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The individuals in most cases do not have the capacity to stop the behavior which in most cases is as a result of abusing a substance. Adolescent addiction refers to the…
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Adolescence Addiction Introduction Addiction can be defined as a when an individual is overpoweredby his mental or physical state. The individuals in most cases do not have the capacity to stop the behavior which in most cases is as a result of abusing a substance. Adolescent addiction refers to the addiction at an earlier and unacceptable age (Essau, 2008). It is most caused by various factors including peer pressure, societal expectations or the environment. This essay aptly examines adolescence addictions.
Adolescence addictions
16 years old Maria is abusing drugs yet she has not reached an adult life which is 18. She smokes marijuana twice a week, drinks alcohol one to two weekends a month, and she is starting to get addicted to cocaine. Maria’s diagnostic criteria would involve clear communication, intervention and treatment by various parties concerned. The type of substance use diagnosis that may apply to her involves the use of structured devices to accurately identify the type, of disorder or addiction she is suffering. Secondly, withdrawal effects might also have an effect in her alcohol and cocaine habits.
Signs/symptoms showing that Terry is an addict are easily identified from his inability to perform his task at the workplace. He is a heavy drinker who often suffers from blackouts, he experiences mood swings that make him violent and angry, thus suffers from relationship problems with his girl friend. Lastly, Terry suffers from withdrawal problems as he unsuccessfully tried to limit his heavy drinking behavior with no success. Terry’s diagnostic criteria for alcohol abuse are that he has been a heavy user for more than three years resulting to failure in accomplishing outstanding obligations at work (Rosner, 2012). The use diagnosis that might apply to Terry involves the development of tolerance to help him reduce the effects of the taken alcohol and cocaine. Withdrawal might also apply in Terry’s alcoholic and cocaine case.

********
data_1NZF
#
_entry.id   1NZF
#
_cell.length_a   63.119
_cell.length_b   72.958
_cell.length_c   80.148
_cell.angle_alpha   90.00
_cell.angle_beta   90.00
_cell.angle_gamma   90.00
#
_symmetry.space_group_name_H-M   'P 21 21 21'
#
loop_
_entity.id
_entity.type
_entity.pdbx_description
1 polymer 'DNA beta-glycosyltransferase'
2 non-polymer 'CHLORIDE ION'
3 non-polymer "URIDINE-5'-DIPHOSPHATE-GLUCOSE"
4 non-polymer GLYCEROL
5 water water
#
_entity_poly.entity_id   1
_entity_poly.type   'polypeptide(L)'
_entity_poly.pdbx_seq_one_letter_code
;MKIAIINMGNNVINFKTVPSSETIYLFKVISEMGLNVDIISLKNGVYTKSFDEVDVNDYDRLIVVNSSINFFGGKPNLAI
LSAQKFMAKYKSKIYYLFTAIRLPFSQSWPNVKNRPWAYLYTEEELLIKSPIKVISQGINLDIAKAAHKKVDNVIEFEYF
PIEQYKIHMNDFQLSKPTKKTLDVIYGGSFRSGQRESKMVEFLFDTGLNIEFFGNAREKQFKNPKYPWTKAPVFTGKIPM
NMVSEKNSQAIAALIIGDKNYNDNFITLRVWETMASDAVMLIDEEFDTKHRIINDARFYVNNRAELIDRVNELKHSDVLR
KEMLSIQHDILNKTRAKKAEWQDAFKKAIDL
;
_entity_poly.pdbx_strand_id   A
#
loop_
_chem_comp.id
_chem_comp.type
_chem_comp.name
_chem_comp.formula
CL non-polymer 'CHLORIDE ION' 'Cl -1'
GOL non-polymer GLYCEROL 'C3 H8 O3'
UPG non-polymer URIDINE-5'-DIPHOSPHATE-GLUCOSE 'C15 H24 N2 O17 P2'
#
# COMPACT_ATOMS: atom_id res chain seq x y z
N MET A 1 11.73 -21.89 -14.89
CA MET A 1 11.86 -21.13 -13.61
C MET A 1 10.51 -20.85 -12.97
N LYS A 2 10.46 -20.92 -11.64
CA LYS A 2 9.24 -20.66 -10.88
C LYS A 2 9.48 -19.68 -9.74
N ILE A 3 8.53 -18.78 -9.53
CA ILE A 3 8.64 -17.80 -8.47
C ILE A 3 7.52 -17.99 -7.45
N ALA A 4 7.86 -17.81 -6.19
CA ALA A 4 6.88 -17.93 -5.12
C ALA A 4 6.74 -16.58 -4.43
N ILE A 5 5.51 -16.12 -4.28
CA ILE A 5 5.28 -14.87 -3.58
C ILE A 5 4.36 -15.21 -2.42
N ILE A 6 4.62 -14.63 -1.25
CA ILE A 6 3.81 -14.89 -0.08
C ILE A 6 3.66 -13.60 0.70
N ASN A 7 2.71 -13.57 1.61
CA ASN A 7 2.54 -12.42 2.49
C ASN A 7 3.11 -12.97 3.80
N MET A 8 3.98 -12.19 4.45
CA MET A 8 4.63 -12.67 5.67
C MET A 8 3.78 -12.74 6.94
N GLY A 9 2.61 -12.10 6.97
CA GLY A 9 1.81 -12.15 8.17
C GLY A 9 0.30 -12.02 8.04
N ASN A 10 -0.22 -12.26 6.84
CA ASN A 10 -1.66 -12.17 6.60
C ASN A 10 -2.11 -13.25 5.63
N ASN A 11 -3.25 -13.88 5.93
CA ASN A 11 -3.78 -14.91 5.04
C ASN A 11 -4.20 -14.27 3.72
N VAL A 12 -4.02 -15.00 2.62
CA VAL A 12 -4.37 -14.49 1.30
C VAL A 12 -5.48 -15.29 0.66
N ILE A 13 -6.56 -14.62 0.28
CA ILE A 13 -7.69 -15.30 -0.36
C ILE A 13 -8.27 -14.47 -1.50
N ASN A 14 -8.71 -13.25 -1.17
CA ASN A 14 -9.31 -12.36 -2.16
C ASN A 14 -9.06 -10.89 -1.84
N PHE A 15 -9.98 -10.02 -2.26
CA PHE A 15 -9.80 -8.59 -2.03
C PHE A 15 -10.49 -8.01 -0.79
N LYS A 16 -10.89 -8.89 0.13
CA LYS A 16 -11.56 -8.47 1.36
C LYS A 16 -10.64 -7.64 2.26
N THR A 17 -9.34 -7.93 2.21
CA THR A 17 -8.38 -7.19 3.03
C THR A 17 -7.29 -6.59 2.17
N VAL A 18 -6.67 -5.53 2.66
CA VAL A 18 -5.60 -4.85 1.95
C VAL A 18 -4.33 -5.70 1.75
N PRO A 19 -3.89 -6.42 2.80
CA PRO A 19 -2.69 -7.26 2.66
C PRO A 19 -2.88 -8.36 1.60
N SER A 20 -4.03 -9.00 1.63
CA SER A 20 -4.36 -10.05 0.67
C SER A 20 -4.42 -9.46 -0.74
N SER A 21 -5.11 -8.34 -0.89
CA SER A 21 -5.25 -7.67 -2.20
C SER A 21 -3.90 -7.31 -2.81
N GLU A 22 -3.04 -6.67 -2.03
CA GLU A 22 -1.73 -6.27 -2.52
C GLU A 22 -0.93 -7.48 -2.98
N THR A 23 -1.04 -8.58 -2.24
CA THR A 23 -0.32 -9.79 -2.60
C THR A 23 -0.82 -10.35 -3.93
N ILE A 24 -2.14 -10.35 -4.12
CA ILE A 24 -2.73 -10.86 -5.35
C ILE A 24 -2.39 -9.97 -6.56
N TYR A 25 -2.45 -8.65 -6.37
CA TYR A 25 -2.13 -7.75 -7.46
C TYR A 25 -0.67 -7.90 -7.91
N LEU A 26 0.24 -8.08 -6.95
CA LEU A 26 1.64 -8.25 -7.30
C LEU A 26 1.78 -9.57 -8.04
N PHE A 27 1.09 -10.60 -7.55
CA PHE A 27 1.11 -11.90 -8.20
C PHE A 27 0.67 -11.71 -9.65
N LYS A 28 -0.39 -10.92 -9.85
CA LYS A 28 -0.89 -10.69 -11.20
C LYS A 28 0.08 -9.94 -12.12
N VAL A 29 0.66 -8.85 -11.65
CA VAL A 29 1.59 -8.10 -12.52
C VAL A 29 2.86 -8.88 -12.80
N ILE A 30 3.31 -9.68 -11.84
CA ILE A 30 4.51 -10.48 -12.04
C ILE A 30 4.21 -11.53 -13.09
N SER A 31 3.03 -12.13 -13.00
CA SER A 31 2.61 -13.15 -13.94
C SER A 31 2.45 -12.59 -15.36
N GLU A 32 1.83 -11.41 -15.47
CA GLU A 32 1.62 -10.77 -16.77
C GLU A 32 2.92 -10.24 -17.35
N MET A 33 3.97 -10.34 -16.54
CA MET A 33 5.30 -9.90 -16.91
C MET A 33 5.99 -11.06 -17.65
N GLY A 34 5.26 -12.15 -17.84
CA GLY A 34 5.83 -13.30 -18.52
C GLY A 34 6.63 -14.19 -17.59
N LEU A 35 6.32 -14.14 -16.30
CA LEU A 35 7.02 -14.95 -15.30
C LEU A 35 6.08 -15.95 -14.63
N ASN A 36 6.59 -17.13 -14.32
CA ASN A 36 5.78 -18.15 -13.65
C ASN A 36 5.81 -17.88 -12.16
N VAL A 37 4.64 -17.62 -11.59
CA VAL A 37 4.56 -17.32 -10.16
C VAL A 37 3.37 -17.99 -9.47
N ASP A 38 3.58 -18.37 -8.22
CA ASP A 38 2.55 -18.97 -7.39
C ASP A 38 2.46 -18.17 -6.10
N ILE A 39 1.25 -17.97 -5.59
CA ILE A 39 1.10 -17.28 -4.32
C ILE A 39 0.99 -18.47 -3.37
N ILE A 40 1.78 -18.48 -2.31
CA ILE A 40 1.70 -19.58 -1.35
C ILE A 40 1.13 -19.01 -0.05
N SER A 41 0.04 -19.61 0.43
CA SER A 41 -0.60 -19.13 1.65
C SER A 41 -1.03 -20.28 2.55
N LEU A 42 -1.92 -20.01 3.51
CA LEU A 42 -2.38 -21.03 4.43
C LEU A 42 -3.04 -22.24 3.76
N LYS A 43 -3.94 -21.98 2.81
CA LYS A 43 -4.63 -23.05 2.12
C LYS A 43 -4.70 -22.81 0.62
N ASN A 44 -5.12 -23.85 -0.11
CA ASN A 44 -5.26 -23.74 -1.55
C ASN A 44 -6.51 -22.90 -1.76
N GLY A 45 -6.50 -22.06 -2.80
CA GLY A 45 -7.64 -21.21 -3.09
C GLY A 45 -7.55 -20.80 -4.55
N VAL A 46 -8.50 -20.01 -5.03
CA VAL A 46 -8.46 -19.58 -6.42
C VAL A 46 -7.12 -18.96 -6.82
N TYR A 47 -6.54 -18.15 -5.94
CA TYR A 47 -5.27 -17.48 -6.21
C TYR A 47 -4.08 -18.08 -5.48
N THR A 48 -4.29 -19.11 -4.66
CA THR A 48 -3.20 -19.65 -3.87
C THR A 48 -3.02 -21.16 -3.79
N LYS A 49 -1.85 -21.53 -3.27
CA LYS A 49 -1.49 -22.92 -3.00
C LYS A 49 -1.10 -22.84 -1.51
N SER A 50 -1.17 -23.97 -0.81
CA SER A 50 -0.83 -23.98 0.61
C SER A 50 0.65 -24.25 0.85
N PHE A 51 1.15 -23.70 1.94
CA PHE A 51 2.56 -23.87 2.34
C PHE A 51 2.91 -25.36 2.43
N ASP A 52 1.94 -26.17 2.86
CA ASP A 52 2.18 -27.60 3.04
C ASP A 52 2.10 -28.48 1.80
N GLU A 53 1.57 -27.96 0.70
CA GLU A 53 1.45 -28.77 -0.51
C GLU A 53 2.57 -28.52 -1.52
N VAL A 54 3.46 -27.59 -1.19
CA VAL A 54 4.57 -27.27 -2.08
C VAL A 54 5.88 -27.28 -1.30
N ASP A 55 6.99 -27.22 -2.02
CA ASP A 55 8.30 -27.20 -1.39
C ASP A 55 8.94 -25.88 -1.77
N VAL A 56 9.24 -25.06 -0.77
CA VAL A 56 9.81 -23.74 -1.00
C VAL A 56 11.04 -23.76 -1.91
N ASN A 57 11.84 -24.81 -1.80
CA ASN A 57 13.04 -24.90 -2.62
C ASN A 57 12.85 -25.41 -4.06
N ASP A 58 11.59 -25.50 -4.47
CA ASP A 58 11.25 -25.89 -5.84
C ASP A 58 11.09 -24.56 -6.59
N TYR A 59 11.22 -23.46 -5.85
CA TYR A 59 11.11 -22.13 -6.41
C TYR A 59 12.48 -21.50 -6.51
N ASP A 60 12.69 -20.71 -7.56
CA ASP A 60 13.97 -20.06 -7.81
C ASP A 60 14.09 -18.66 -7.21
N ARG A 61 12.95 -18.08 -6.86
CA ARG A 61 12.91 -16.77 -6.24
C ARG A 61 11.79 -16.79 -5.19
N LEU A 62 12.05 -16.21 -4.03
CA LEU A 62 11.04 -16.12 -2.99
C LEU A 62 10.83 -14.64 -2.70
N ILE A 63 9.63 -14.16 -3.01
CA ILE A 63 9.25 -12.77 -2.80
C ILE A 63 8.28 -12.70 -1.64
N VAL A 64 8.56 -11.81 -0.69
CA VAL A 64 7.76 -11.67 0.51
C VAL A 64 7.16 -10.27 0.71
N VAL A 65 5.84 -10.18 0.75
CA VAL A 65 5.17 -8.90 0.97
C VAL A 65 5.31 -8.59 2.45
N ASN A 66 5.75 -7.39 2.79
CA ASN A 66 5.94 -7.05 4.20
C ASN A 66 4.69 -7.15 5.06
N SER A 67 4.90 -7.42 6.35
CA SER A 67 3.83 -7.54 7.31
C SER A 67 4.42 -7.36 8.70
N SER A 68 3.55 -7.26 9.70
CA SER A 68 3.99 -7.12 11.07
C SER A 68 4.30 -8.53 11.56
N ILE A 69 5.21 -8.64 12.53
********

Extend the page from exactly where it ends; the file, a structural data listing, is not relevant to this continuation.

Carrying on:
In my opinion, DSM-IV is not effective in the above cases since it raises a lot of confusion in its remission effects. DSM-IV will have negative impacts when applied on Maria and Terry because of the stigma associated to patients who are subject to its labeling. Secondly, the method might also lead to misdiagnosis since it has not been certified as being the best method for treating patients who experience similar conditions to Maria and Terry (Fauman, 2002).
Conclusively, adolescence addiction is an emerging issue in the society affecting both the society and the individual who indulge into the addiction. Most adolescence addiction is as a result of substance abuse leading to failure to perform substantial work obligations, physical harm, recurrent social problem and legal problems. Maria is an adolescent addict while Terry is an addict. This is notable from their substance abuse habits and Terry’s inability to deliver in various situations. In-spite of not being effective, the DSM-IV plays a significant role in helping addicts to stop the habits and achieve their sanity making them responsible individuals in the society (First, et al, 2004). Age is a decisive factor to consider because of its significance in the integration of callous-unemotional traits for easy improvement of classification.
Essau, C. (2008). Adolescent addiction: Epidemiology, assessment and treatment. Amsterdam: Academic.
First, M. B., Frances, A., & Pincus, H. A. (2004). DSM-IV-TR guidebook. Washington, DC: American Psychiatric Pub.
Fauman, M. A. (2002). Study guide to DSM-IV-TR. Washington, DC: American Psychiatric Pub.
Rosner, R. (2012). Clinical handbook of adolescent addiction. Chichester, West Sussex: John Wiley & Sons. Read More
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